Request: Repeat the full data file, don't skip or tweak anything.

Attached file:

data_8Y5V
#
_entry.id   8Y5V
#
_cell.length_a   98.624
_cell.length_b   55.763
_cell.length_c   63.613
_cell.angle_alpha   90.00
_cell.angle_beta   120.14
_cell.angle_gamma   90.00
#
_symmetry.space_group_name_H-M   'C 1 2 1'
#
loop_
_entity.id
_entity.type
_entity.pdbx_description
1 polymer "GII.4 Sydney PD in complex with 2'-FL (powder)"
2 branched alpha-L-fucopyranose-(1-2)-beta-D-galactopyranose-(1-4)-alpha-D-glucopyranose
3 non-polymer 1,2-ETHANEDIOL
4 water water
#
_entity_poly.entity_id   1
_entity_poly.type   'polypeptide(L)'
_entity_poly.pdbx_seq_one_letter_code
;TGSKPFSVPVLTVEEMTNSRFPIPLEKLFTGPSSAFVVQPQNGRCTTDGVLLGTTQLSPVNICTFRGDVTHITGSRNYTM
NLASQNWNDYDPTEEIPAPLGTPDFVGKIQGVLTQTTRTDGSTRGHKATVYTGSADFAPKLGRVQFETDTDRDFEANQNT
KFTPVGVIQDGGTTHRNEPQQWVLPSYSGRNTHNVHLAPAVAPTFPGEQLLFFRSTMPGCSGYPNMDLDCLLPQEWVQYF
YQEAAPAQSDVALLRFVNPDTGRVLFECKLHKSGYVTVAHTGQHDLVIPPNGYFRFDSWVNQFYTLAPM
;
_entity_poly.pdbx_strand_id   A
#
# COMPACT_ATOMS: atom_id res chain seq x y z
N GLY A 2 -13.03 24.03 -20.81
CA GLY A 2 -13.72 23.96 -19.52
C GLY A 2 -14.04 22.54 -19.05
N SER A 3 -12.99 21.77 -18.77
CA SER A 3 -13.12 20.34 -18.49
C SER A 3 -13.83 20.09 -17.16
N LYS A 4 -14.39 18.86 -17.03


data_8Y5V
#
_entry.id   8Y5V
#
_cell.length_a   98.624
_cell.length_b   55.763
_cell.length_c   63.613
_cell.angle_alpha   90.00
_cell.angle_beta   120.14
_cell.angle_gamma   90.00
#
_symmetry.space_group_name_H-M   'C 1 2 1'
#
loop_
_entity.id
_entity.type
_entity.pdbx_description
1 polymer "GII.4 Sydney PD in complex with 2'-FL (powder)"
2 branched alpha-L-fucopyranose-(1-2)-beta-D-galactopyranose-(1-4)-alpha-D-glucopyranose
3 non-polymer 1,2-ETHANEDIOL
4 water water
#
_entity_poly.entity_id   1
_entity_poly.type   'polypeptide(L)'
_entity_poly.pdbx_seq_one_letter_code
;TGSKPFSVPVLTVEEMTNSRFPIPLEKLFTGPSSAFVVQPQNGRCTTDGVLLGTTQLSPVNICTFRGDVTHITGSRNYTM
NLASQNWNDYDPTEEIPAPLGTPDFVGKIQGVLTQTTRTDGSTRGHKATVYTGSADFAPKLGRVQFETDTDRDFEANQNT
KFTPVGVIQDGGTTHRNEPQQWVLPSYSGRNTHNVHLAPAVAPTFPGEQLLFFRSTMPGCSGYPNMDLDCLLPQEWVQYF
YQEAAPAQSDVALLRFVNPDTGRVLFECKLHKSGYVTVAHTGQHDLVIPPNGYFRFDSWVNQFYTLAPM
;
_entity_poly.pdbx_strand_id   A
#
# COMPACT_ATOMS: atom_id res chain seq x y z
N GLY A 2 -13.03 24.03 -20.81
CA GLY A 2 -13.72 23.96 -19.52
C GLY A 2 -14.04 22.54 -19.05
N SER A 3 -12.99 21.77 -18.77
CA SER A 3 -13.12 20.34 -18.49
C SER A 3 -13.83 20.09 -17.16
N LYS A 4 -14.39 18.86 -17.03